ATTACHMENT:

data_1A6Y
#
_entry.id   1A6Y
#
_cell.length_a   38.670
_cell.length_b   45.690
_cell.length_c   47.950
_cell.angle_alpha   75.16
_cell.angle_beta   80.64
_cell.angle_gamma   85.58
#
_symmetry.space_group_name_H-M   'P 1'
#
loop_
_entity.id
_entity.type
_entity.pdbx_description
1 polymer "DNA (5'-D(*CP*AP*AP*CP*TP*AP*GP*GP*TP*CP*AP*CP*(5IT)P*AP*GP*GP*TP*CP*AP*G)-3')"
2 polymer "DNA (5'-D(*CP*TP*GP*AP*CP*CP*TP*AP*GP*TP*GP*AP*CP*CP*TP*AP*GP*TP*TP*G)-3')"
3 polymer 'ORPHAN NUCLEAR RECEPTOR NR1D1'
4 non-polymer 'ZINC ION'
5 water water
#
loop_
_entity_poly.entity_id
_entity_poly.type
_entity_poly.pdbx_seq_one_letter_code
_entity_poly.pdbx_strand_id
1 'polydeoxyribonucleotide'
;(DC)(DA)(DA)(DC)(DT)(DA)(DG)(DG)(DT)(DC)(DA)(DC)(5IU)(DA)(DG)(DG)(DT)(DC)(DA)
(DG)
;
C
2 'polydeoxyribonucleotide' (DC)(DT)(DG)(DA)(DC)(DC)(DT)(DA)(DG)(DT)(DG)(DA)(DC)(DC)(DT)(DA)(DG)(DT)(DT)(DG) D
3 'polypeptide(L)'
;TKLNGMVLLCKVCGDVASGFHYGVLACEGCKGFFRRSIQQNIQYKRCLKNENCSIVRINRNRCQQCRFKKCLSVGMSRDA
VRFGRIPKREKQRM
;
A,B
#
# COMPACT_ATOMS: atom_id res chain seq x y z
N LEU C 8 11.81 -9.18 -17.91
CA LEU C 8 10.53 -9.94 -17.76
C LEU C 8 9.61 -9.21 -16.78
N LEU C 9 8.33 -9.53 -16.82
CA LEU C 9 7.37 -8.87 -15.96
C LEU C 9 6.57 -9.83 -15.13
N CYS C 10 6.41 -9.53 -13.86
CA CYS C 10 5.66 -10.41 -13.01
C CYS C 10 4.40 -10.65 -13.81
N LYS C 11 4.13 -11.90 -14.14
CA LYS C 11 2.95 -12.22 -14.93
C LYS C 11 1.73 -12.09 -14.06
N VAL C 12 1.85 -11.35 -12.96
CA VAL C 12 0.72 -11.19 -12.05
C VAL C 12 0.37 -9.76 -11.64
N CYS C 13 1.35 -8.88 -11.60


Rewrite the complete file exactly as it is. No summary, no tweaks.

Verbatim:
data_1A6Y
#
_entry.id   1A6Y
#
_cell.length_a   38.670
_cell.length_b   45.690
_cell.length_c   47.950
_cell.angle_alpha   75.16
_cell.angle_beta   80.64
_cell.angle_gamma   85.58
#
_symmetry.space_group_name_H-M   'P 1'
#
loop_
_entity.id
_entity.type
_entity.pdbx_description
1 polymer "DNA (5'-D(*CP*AP*AP*CP*TP*AP*GP*GP*TP*CP*AP*CP*(5IT)P*AP*GP*GP*TP*CP*AP*G)-3')"
2 polymer "DNA (5'-D(*CP*TP*GP*AP*CP*CP*TP*AP*GP*TP*GP*AP*CP*CP*TP*AP*GP*TP*TP*G)-3')"
3 polymer 'ORPHAN NUCLEAR RECEPTOR NR1D1'
4 non-polymer 'ZINC ION'
5 water water
#
loop_
_entity_poly.entity_id
_entity_poly.type
_entity_poly.pdbx_seq_one_letter_code
_entity_poly.pdbx_strand_id
1 'polydeoxyribonucleotide'
;(DC)(DA)(DA)(DC)(DT)(DA)(DG)(DG)(DT)(DC)(DA)(DC)(5IU)(DA)(DG)(DG)(DT)(DC)(DA)
(DG)
;
C
2 'polydeoxyribonucleotide' (DC)(DT)(DG)(DA)(DC)(DC)(DT)(DA)(DG)(DT)(DG)(DA)(DC)(DC)(DT)(DA)(DG)(DT)(DT)(DG) D
3 'polypeptide(L)'
;TKLNGMVLLCKVCGDVASGFHYGVLACEGCKGFFRRSIQQNIQYKRCLKNENCSIVRINRNRCQQCRFKKCLSVGMSRDA
VRFGRIPKREKQRM
;
A,B
#
# COMPACT_ATOMS: atom_id res chain seq x y z
N LEU C 8 11.81 -9.18 -17.91
CA LEU C 8 10.53 -9.94 -17.76
C LEU C 8 9.61 -9.21 -16.78
N LEU C 9 8.33 -9.53 -16.82
CA LEU C 9 7.37 -8.87 -15.96
C LEU C 9 6.57 -9.83 -15.13
N CYS C 10 6.41 -9.53 -13.86
CA CYS C 10 5.66 -10.41 -13.01
C CYS C 10 4.40 -10.65 -13.81
N LYS C 11 4.13 -11.90 -14.14
CA LYS C 11 2.95 -12.22 -14.93
C LYS C 11 1.73 -12.09 -14.06
N VAL C 12 1.85 -11.35 -12.96
CA VAL C 12 0.72 -11.19 -12.05
C VAL C 12 0.37 -9.76 -11.64
N CYS C 13 1.35 -8.88 -11.60